“We’ve done nothing to contribute to the coronavirus, but the responsibility has fallen on our shoulders every minute every day, keeping us financially, emotionally, and physically down," Laria said. "Enough is enough. Give us a break.”

She estimates more than 50% of bars in Charlotte still won’t be able to open because they don’t have an outdoor space to do so.

“We will continue analyzing our data and indicators as we determine how to move forward safely in other areas that may be included in the new order on October 2nd. In it, we hope to ease some other restrictions, while still keeping safety protocols like masks, social distancing, and mass gathering limits in place,” Cooper said.

Venues like Bank of America stadium, which has a capacity of more than 75,000, would be included in the event venues permitted to open at the reduced capacity. Large entertainment venues are those that can seat over 10,000.

“We are excited to welcome some fans back to Bank of America Stadium beginning Oct. 4,” the Carolina Panthers said in a statement. “We have worked for months to develop and implement a responsible and comprehensive plan for the return of fans and we are confident that it will ensure that the game day experience is enjoyable and as safe as possible.”

Panthers officials say they will continue to follow guidelines provided by the CDC and local and state government, as well as the National Football League.

“With more things open and people moving around more, we need everyone to stay vigilant about wearing a mask, waiting six feet apart, and washing their hands often,” said Secretary Mandy Cohen. “Our progress is fragile and will take our continued hard to work to protect it.”

On September 4 at 5 p.m., the state moved into Phase 2.5. The phase is set to expire at 5 p.m. on October 2. The phase allowed gyms and several other establishments to reopen, while loosening restrictions at places that were already operating. Gov. Roy Cooper cited stable coronavirus numbers as the reason the state moved into Phase 2.5.

Mass gathering limits increased to 25 people indoors and 50 people outdoors under Phase 2.5. Gyms and indoor exercise facilities, such as yoga studios, martial arts, and rock climbing, as well as skating rinks, bowling alleys, indoor basketball, volleyball etc., were able to open at 30 percent capacity.

Playgrounds were also allowed to reopen, but the age requirement for mask wearing includes children down to age 5.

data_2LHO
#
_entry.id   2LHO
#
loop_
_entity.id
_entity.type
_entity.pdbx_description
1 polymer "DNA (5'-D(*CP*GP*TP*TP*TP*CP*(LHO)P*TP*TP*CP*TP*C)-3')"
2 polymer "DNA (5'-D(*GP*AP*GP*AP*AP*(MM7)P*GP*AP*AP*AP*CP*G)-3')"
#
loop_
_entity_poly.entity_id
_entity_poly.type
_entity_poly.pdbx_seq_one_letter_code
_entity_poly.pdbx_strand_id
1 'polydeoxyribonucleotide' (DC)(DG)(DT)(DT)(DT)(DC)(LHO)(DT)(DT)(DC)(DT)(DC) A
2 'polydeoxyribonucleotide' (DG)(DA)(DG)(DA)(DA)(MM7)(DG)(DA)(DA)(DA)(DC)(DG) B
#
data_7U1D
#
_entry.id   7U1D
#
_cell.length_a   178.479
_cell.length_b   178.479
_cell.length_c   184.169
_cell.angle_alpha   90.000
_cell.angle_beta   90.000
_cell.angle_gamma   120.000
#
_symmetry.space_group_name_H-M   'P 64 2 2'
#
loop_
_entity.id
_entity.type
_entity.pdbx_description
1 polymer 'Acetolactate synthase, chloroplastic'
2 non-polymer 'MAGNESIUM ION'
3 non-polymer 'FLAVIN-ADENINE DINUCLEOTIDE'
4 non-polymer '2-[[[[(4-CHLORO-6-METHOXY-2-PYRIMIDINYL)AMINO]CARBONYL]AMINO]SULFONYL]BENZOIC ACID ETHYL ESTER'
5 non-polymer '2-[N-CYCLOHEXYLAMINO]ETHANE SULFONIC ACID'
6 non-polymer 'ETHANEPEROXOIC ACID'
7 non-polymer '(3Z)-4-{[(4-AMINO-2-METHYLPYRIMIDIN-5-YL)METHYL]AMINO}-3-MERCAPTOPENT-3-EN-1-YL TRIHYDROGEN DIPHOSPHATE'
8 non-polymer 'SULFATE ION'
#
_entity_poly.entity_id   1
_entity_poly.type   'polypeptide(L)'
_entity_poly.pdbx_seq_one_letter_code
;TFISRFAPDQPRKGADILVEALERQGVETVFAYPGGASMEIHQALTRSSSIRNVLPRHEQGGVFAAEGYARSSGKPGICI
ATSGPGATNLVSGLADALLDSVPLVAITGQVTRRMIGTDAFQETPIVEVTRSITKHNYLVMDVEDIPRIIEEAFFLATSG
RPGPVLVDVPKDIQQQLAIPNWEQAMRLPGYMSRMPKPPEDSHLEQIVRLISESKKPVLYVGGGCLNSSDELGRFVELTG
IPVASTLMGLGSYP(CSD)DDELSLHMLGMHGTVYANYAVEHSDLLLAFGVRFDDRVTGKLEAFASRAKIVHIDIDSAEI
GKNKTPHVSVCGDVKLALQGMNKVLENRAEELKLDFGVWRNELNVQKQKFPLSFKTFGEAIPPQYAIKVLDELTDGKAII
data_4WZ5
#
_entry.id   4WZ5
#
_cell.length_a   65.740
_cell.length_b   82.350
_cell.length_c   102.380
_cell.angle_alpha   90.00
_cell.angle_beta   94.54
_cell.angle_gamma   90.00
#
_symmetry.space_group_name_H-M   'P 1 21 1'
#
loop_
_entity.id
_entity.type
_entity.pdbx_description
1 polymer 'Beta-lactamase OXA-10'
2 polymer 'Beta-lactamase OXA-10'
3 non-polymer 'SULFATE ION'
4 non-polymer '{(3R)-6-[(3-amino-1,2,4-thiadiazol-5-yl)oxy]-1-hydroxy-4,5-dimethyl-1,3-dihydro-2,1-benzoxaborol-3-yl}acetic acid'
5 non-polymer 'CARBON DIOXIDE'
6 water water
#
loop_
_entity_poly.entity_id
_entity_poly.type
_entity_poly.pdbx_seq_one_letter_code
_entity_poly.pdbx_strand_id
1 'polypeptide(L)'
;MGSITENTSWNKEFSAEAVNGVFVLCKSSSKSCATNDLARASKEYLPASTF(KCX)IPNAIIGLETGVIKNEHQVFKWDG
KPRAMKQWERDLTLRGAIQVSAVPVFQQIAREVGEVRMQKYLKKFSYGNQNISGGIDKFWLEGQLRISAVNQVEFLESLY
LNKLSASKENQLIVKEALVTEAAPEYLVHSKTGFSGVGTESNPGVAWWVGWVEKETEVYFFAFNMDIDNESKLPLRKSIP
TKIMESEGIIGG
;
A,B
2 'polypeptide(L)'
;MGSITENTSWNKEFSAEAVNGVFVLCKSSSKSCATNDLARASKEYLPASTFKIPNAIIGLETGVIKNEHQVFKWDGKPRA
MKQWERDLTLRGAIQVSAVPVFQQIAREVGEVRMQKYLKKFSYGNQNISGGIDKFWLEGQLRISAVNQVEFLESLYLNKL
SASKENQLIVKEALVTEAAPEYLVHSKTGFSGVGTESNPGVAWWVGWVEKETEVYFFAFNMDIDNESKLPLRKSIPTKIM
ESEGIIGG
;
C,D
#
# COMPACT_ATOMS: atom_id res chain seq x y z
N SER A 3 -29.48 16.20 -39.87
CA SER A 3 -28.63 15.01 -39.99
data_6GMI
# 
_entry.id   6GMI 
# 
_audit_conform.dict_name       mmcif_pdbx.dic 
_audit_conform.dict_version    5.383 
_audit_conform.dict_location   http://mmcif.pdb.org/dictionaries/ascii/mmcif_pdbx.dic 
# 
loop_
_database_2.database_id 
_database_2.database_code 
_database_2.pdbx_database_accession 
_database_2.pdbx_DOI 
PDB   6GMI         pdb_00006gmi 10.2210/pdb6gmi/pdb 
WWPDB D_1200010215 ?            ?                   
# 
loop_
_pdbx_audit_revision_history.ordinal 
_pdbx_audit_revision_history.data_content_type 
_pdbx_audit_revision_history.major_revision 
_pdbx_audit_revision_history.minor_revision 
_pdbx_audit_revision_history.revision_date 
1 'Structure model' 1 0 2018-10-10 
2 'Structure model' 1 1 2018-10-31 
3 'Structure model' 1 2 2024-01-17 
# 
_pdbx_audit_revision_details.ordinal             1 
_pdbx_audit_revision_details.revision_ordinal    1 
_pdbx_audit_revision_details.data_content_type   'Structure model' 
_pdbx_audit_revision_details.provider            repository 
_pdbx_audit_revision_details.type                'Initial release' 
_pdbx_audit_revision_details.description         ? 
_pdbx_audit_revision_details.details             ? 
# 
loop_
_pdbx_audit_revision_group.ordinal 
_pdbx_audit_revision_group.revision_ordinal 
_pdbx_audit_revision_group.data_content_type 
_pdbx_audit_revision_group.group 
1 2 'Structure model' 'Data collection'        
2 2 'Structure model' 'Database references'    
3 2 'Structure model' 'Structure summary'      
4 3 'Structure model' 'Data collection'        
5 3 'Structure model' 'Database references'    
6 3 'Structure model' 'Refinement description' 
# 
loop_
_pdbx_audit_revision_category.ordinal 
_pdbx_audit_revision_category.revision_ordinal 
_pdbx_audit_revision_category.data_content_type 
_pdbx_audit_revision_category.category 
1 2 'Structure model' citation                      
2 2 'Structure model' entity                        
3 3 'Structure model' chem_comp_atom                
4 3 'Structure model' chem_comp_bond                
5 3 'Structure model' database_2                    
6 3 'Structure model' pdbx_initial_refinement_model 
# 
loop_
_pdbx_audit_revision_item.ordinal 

Museums and aquariums were able to open at 50 percent capacity. Movie theaters remained closed under Phase 2.5. North Carolina’s statewide curfew that bans restaurants from selling alcoholic drinks between 11 p.m. and 7 a.m. was extended until Oct. 2.

In addition, NCDHHS Secretary Mandy Cohen issued a Secretarial Order allowing for outdoor visitation at nursing homes or skilled nursing facilities, which was set to expire Tuesday, September 22.

To participate, nursing homes had to meet several requirements, including, but not limited, not having a current outbreak, having a testing plan and updated written Infection Control or Preparedness plan for COVID-19, and having adequate personal protective equipment.

Some schools also saw change, with the option to operate under full in-person learning.

Cooper announced that beginning on October 5, North Carolina elementary schools will be able to open under “Plan A,” which allows all students and staff to return to school.

“We are able to open this option because most North Carolinians have doubled down on our safety and prevention measures and stabilized our numbers,” Cooper said. “The science of lower viral spread among younger children also backs up this decision.”

Symptom screenings and health attestations will still be required for use of school transportation under this plan. Grades 6-12 will still be required to operate under the “Plan B” approach, which lets students participate in a mix of in-classroom and remote learning.

Schools are also still allowed the option of completely virtual learning, as laid out in N.C.'s “Plan C.”